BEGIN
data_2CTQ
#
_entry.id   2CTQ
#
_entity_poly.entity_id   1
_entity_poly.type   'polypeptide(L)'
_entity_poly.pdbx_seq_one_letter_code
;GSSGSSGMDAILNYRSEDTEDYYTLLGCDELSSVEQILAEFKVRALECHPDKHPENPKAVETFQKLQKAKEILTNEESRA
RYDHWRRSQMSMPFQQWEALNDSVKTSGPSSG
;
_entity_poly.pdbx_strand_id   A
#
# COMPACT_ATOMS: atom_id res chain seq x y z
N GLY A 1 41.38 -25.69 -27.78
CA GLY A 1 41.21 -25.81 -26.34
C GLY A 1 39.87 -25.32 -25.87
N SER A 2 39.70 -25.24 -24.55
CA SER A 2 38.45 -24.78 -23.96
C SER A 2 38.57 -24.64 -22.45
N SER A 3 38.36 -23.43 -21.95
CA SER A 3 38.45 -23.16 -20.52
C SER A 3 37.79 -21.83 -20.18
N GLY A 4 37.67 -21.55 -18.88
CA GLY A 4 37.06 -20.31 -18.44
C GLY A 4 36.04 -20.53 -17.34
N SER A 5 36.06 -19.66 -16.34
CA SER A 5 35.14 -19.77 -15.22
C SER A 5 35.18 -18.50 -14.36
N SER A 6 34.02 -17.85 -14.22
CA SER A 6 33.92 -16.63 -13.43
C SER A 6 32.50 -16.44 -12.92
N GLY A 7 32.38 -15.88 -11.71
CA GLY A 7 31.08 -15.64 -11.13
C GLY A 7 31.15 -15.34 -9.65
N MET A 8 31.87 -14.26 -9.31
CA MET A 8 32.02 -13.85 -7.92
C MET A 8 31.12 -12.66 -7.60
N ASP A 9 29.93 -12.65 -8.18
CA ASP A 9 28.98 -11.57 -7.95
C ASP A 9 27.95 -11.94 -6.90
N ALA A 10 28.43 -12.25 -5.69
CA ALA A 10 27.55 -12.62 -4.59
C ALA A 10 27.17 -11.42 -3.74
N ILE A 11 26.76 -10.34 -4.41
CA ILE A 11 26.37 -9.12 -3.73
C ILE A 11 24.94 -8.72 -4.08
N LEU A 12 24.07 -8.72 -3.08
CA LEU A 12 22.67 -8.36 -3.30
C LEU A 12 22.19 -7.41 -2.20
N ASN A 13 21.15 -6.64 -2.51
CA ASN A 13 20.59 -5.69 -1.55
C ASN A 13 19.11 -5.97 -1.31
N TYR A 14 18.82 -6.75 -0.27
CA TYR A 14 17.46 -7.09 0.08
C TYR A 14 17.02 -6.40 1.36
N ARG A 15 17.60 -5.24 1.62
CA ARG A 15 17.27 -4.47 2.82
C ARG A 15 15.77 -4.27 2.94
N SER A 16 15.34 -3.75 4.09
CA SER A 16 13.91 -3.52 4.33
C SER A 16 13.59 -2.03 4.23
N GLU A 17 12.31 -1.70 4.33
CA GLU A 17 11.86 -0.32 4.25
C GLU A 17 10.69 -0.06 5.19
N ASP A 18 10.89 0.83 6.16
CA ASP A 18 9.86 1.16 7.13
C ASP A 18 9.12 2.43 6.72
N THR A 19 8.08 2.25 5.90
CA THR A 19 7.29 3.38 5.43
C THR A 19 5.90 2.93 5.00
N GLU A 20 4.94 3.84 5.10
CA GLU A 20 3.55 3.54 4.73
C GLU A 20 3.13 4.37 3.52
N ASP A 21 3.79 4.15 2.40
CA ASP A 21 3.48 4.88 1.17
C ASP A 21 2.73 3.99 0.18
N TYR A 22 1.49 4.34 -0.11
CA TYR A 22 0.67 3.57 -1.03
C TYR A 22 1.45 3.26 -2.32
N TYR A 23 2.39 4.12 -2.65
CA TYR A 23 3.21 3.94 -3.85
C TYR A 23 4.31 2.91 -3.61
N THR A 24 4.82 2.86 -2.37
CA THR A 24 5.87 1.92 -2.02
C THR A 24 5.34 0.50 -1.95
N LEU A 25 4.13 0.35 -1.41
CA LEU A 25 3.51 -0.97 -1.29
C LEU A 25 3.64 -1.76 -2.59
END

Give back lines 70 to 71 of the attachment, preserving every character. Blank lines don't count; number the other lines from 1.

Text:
C THR A 19 5.90 2.93 5.00
N GLU A 20 4.94 3.84 5.10